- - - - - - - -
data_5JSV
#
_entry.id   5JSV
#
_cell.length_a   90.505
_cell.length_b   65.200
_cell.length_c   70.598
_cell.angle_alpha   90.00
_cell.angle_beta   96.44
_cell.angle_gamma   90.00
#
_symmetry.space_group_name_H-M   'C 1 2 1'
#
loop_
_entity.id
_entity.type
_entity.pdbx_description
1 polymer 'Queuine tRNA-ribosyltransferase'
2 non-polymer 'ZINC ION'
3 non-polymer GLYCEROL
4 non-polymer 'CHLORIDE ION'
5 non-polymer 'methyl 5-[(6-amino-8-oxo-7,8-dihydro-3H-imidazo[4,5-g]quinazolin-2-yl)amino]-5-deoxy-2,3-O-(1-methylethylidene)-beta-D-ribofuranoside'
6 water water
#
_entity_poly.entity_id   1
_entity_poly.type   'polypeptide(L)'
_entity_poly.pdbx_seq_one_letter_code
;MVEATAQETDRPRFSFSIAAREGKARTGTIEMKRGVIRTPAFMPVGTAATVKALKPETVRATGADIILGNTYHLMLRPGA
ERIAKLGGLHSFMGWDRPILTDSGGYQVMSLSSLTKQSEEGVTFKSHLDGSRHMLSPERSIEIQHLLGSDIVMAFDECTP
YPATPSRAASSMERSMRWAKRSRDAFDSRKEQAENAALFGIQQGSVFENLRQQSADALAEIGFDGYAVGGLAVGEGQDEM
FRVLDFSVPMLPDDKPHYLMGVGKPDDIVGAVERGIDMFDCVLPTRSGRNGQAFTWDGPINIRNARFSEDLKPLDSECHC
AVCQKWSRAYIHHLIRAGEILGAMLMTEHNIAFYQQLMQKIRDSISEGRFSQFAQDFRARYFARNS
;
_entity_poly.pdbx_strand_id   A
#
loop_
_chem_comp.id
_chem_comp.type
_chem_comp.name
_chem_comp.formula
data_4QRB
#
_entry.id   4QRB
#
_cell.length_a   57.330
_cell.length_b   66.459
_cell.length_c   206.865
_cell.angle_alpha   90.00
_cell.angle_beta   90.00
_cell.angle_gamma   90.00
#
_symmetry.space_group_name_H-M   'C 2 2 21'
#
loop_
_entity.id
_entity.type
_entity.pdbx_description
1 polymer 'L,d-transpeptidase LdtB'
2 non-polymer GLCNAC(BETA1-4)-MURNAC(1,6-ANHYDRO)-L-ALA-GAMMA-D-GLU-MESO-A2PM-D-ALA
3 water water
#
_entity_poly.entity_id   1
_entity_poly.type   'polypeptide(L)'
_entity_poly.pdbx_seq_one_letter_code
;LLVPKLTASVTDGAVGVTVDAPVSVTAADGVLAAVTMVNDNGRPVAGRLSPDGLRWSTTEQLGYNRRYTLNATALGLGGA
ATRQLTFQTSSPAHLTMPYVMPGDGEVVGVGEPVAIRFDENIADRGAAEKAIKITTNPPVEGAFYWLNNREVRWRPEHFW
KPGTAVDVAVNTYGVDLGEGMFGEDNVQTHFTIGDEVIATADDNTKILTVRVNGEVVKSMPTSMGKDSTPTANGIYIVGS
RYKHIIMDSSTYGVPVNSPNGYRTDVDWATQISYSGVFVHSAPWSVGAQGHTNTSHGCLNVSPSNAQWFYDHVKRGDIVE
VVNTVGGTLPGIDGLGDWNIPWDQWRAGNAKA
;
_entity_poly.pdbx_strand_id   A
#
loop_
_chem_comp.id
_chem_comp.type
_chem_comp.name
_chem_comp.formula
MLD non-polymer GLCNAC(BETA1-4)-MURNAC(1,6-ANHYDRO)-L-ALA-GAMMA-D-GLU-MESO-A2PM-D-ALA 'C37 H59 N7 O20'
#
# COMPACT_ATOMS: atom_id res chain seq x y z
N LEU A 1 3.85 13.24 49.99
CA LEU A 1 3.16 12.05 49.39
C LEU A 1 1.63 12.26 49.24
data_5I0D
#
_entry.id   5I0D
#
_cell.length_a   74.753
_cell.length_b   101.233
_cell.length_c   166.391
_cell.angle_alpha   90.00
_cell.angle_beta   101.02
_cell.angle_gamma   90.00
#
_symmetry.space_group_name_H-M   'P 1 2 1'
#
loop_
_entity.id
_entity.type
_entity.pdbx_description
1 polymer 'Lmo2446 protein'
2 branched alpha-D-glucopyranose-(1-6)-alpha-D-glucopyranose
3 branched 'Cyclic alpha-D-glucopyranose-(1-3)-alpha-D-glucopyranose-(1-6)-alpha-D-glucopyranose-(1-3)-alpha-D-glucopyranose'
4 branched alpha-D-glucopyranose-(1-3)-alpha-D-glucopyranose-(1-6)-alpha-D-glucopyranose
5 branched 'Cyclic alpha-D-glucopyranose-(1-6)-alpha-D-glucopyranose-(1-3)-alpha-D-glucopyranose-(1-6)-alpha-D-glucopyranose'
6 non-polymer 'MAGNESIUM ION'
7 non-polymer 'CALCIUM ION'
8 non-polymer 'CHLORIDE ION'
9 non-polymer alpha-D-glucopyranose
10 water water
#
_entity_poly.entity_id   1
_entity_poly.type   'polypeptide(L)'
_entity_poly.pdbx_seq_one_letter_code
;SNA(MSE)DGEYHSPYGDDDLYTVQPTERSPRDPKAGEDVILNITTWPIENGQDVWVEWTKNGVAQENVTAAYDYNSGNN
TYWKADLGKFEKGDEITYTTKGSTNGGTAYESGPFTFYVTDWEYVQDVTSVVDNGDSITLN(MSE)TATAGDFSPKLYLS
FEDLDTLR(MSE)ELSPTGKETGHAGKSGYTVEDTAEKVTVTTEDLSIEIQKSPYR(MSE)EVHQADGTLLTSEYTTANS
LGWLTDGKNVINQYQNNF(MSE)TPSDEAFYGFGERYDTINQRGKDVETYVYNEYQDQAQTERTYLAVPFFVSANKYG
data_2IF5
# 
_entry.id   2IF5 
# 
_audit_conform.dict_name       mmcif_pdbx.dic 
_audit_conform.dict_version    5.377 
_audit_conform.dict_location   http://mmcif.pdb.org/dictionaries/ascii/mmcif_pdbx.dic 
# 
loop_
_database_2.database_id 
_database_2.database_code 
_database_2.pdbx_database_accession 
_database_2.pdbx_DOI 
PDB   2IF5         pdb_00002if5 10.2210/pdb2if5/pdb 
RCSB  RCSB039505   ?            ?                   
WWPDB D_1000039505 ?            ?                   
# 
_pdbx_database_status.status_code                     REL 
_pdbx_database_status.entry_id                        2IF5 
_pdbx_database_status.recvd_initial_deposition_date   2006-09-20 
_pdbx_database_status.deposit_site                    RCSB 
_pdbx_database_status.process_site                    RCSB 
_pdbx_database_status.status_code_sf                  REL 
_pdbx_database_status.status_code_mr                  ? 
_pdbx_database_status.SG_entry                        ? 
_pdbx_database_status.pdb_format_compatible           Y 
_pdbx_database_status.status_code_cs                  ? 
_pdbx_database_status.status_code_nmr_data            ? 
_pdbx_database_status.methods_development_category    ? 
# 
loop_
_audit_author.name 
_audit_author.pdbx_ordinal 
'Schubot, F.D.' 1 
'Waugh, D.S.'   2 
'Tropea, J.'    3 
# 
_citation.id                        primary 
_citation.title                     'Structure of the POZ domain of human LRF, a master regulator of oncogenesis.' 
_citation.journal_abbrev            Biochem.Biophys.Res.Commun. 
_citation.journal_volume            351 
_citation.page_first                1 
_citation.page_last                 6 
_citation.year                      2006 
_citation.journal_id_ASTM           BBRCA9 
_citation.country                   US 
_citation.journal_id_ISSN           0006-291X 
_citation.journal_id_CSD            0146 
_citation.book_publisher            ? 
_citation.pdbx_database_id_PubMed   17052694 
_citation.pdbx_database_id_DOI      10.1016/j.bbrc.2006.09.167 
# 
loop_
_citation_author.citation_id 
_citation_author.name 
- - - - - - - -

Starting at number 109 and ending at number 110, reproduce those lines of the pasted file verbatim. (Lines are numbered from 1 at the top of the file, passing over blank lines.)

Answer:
9 non-polymer alpha-D-glucopyranose
10 water water